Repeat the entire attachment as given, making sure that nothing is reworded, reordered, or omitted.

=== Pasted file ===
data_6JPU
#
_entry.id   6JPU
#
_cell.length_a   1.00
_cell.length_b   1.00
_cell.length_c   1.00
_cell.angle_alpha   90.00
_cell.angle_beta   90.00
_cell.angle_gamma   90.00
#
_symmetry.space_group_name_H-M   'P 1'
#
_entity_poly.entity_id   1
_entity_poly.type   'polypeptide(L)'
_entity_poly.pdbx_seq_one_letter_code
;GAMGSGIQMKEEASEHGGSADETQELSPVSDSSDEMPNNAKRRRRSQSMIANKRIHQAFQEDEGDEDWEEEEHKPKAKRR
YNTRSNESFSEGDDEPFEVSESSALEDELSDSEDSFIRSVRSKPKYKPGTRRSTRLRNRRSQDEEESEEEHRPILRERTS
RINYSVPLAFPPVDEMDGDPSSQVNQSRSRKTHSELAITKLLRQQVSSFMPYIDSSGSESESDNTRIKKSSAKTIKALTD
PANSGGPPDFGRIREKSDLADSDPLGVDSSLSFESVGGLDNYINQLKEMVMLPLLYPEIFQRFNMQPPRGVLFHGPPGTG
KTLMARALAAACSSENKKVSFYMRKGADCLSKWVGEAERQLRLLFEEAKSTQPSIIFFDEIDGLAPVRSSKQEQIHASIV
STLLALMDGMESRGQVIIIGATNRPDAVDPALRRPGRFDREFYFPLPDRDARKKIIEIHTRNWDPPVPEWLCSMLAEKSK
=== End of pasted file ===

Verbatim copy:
data_6JPU
#
_entry.id   6JPU
#
_cell.length_a   1.00
_cell.length_b   1.00
_cell.length_c   1.00
_cell.angle_alpha   90.00
_cell.angle_beta   90.00
_cell.angle_gamma   90.00
#
_symmetry.space_group_name_H-M   'P 1'
#
_entity_poly.entity_id   1
_entity_poly.type   'polypeptide(L)'
_entity_poly.pdbx_seq_one_letter_code
;GAMGSGIQMKEEASEHGGSADETQELSPVSDSSDEMPNNAKRRRRSQSMIANKRIHQAFQEDEGDEDWEEEEHKPKAKRR
YNTRSNESFSEGDDEPFEVSESSALEDELSDSEDSFIRSVRSKPKYKPGTRRSTRLRNRRSQDEEESEEEHRPILRERTS
RINYSVPLAFPPVDEMDGDPSSQVNQSRSRKTHSELAITKLLRQQVSSFMPYIDSSGSESESDNTRIKKSSAKTIKALTD
PANSGGPPDFGRIREKSDLADSDPLGVDSSLSFESVGGLDNYINQLKEMVMLPLLYPEIFQRFNMQPPRGVLFHGPPGTG
KTLMARALAAACSSENKKVSFYMRKGADCLSKWVGEAERQLRLLFEEAKSTQPSIIFFDEIDGLAPVRSSKQEQIHASIV
STLLALMDGMESRGQVIIIGATNRPDAVDPALRRPGRFDREFYFPLPDRDARKKIIEIHTRNWDPPVPEWLCSMLAEKSK